Review: A solid opening for the Fresno Philharmonic, though it lacked a strong emotional connection for me
‘Opening day” at the Fresno Philharmonic isn’t quite the ritual-laden experience you’d find at Royal Ascot racecourse or the peppy feel at an MLB first home game of the season. But there’s excitement, nonetheless. Audience members haven’t heard the orchestra for a few months. There are new season ads in the program to look at. (Well, I looked, at least, because The Munro Review has one in color this season.) There’s a buzz in the lobby beforehand as friends who mostly see each other at concerts reconnect.
It’s always exciting to sit down to a new season of music.
Sunday’s first Masterworks performance of the season was titled “Curtain Up: Bernstein & Strauss,” and it was a vigorous musical afternoon. Conductor Rei Hotoda brought her customary high energy and strong presence to the podium. The concert was a fast-paced and often virtuosic ride, and it was often stirring, but in the end, the program wasn’t as strong of an emotional experience for me as many other Fresno Phil outings.
Bernstein’s “Candide” was too fast for me. It felt like day-at-the-races. (Perhaps that’s why the Ascot analogy from above floated into my mind.) The woodwinds often felt like they were just a tiny bit behind the beat, persistently scrambling to keep up. (I kept thinking about the farthest-from-the-pivot-point player in a swiveling marching band line having to take giant steps to keep up.) The flurry of notes overwhelmed.
Guest artist Cecile Licad played up a storm in the Saint-Saens Piano Concerto No. 2. This was my favorite piece on the program. Licad brought a brisk economy of motion to the task at the keyboard, eschewing showy flourishes. She pounded out the end of the first movement like a professional carpenter taking care of a nail in three forceful taps. The second and third movements, which range from plaintive to strenuous, had powerful moments. In the third, it seemed as if the stage rattled from Licad’s intensity. When Hotoda was in the full frenzy of the piece, her conducting reminded me of a jostled commuter standing on a train that hits a really rough stretch of track.
Hotoda continues her commitment to new music. Vivan Fung’s “Earworms” was a cerebral and delicate piece that suggested the stirrings of an agitated mind. A wonderful thing about this presentation was that the composer herself was able to introduce the piece. Fung, who teaches at Santa Clara University, explained to the audience that the frenzy of having a toddler in the house sometimes affected her ability to write music, and that “Earworms” was a reflection of that. “Don’t be afraid,” she said of the piece, “it’s really just my mind reeling at 3 a.m.”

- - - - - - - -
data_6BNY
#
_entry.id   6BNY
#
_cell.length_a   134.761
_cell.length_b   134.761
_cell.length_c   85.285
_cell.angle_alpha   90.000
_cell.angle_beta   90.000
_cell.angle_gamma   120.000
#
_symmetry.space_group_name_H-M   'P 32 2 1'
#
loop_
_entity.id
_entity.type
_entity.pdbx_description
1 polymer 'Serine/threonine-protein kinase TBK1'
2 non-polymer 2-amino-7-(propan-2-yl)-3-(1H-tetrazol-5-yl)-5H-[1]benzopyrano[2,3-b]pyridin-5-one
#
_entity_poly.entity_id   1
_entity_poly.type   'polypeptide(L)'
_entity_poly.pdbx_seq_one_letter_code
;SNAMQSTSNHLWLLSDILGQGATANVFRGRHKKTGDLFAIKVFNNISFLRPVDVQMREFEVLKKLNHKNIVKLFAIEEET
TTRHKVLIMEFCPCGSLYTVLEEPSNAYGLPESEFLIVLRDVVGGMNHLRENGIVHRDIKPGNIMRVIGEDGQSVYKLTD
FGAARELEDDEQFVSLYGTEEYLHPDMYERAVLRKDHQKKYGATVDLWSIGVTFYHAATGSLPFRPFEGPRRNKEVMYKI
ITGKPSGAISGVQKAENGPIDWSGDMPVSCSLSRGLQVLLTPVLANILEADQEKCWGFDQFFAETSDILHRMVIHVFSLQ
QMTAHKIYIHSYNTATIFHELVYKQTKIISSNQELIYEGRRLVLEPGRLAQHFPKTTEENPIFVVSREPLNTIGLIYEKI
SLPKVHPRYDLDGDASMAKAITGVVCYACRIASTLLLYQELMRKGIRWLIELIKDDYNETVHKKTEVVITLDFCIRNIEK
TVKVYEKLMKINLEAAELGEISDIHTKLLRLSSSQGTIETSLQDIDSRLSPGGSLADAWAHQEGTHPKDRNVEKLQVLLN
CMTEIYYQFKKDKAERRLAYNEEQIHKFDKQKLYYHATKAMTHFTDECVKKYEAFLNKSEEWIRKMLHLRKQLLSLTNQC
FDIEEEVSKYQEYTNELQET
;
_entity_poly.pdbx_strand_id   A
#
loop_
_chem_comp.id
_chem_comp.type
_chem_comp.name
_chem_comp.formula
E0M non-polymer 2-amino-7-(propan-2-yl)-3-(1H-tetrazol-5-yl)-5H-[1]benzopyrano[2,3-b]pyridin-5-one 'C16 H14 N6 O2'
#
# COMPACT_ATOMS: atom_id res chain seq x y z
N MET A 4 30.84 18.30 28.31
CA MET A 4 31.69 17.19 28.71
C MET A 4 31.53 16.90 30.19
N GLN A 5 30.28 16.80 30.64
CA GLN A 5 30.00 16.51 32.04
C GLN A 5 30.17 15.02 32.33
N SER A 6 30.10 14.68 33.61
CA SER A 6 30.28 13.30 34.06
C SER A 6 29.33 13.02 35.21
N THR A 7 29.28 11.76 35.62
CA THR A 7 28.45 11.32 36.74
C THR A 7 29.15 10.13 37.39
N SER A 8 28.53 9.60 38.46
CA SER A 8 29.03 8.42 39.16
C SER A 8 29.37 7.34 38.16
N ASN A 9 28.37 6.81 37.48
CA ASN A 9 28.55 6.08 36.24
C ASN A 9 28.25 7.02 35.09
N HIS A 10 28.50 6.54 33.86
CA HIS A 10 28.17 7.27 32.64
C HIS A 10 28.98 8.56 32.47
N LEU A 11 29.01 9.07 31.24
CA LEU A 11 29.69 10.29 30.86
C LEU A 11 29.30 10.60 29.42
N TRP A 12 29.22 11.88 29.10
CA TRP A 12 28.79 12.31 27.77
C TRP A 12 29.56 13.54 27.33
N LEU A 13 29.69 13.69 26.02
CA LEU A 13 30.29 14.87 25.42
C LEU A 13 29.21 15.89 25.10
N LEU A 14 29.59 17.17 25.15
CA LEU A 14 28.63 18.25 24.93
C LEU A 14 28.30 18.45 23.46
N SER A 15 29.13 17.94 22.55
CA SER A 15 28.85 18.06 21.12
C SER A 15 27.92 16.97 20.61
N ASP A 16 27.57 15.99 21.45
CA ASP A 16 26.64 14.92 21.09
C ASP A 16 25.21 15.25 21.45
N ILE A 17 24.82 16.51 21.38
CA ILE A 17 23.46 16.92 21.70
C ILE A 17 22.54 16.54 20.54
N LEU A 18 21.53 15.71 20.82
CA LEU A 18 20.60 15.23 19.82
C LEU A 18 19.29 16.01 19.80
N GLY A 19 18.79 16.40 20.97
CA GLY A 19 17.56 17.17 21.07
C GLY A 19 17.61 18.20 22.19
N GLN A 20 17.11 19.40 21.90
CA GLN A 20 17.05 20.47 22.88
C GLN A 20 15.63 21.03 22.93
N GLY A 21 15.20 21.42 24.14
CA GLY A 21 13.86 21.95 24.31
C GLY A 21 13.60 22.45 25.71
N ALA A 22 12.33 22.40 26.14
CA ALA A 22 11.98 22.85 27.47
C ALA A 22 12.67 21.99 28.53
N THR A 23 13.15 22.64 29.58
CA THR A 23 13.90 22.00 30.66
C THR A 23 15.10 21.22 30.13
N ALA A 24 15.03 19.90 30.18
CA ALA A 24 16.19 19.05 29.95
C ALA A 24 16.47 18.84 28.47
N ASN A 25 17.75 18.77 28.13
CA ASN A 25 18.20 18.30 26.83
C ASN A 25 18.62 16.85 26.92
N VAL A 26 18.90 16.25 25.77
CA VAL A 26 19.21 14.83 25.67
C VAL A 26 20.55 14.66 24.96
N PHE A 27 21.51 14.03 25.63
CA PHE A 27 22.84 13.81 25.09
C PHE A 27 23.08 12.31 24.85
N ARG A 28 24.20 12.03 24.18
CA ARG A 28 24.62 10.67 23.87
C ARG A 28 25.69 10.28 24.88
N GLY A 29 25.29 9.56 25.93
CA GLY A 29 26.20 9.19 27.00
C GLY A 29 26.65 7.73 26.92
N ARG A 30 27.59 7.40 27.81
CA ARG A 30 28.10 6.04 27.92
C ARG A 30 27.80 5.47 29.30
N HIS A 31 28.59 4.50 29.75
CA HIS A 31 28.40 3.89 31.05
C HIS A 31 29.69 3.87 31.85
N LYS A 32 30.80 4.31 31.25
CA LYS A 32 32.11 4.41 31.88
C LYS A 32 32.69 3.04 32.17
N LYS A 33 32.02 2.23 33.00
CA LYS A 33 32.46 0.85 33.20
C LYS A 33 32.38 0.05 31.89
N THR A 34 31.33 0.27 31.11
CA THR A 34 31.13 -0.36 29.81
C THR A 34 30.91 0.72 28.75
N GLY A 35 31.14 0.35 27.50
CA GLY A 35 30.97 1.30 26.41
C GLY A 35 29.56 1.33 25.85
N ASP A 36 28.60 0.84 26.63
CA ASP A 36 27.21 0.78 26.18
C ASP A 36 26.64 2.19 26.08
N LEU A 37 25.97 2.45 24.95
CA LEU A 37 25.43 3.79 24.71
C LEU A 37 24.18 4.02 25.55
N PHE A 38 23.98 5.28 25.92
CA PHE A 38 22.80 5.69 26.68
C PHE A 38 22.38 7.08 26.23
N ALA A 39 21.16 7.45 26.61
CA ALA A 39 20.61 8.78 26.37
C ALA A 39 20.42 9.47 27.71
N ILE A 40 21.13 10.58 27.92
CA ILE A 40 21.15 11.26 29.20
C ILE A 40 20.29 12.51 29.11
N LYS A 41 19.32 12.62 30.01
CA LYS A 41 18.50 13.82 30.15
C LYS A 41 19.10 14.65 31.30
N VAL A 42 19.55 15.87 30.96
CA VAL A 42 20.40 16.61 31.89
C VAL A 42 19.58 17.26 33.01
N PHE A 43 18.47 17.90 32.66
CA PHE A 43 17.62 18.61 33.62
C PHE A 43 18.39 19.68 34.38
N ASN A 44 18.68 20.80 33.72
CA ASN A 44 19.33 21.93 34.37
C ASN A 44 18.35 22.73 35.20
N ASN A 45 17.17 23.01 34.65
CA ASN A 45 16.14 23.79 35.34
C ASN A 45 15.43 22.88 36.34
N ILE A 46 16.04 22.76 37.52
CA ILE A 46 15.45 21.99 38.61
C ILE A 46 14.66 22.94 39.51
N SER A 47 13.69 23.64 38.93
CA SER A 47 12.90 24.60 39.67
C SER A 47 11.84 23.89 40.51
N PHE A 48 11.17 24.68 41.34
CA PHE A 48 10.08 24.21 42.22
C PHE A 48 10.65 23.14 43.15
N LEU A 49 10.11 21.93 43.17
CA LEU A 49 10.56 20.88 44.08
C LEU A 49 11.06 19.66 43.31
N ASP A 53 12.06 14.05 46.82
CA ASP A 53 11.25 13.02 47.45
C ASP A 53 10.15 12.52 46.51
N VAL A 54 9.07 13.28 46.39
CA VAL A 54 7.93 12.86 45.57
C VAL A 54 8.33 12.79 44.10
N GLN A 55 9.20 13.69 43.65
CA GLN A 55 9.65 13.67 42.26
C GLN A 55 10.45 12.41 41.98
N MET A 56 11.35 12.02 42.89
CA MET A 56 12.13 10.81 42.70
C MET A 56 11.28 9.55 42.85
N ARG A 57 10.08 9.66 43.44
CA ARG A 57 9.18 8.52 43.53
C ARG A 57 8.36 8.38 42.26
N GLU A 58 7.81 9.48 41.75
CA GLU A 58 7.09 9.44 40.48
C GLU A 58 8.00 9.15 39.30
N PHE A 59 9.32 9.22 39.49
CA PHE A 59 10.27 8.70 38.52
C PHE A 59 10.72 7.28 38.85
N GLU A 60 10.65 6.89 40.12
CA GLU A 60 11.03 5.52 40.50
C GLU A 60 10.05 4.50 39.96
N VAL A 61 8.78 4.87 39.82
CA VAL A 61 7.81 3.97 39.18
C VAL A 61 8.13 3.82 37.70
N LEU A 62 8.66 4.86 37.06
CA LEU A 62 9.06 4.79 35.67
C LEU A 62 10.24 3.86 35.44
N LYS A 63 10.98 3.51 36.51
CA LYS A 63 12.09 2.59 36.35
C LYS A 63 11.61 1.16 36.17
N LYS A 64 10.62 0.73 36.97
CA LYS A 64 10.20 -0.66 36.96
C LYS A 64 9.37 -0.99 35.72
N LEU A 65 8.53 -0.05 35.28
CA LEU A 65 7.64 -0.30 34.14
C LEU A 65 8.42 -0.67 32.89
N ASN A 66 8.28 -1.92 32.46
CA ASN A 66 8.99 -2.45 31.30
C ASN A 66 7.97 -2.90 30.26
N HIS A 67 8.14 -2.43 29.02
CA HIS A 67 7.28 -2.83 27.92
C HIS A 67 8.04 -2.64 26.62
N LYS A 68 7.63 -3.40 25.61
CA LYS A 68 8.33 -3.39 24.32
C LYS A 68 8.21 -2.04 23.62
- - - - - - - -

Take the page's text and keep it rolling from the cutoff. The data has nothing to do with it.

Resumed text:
At its most impactful, the piece managed to feel both ethereal and substantial, like a swarm of locusts. Honestly, however, I never connected with the “earworm” theme. Fung told us beforehand there was a five-second allusion in the piece to a famous childhood tune, “The Wheels on the Bus,” but I never caught it. Overall, I found it harder to latch onto this new piece of music than others that Hotoda has introduced us to in the past. Still, while I think this was a tough sell to the audience, it was made a lot less tough by having the composer there. That personal touch gave the audience an extra bank of goodwill toward a difficult piece.
VIEWS FROM INTERMISSION
“Der Rosenkavalier” was stirring. (I just love that name, and I love spelling that name.) This famed suite of the Strauss opera delivered the sway of the waltz in grand style. I thought the orchestra sounded quite good, though I didn’t sense the same crisp, all-of-one-mind musical togetherness that I’ve experienced in many previous concerts.
What was that infernal beeping? Did anyone else hear it during the Strauss? The tinny, incessant sound persisted from somewhere in the audience. It reminded me of the beep you’d get from a cheap, tiny analog alarm clock. The odd thing to my ear was that the beep was almost in tune and in tempo with the orchestra, making me wonder for a while if it was a percussion instrument. Then I thought it might be a hearing aid. And, at one point, when a patron sitting near the front of the orchestra section left to take a phone call, I thought perhaps that would solve the problem. But no. The sound continued, and, alas, I found my concentration totally broken during the Strauss. It just goes to show that one person in an audience of thousands can have a profound impact on a performance. It’s a reminder that live music is a responsibility as well as a pleasure.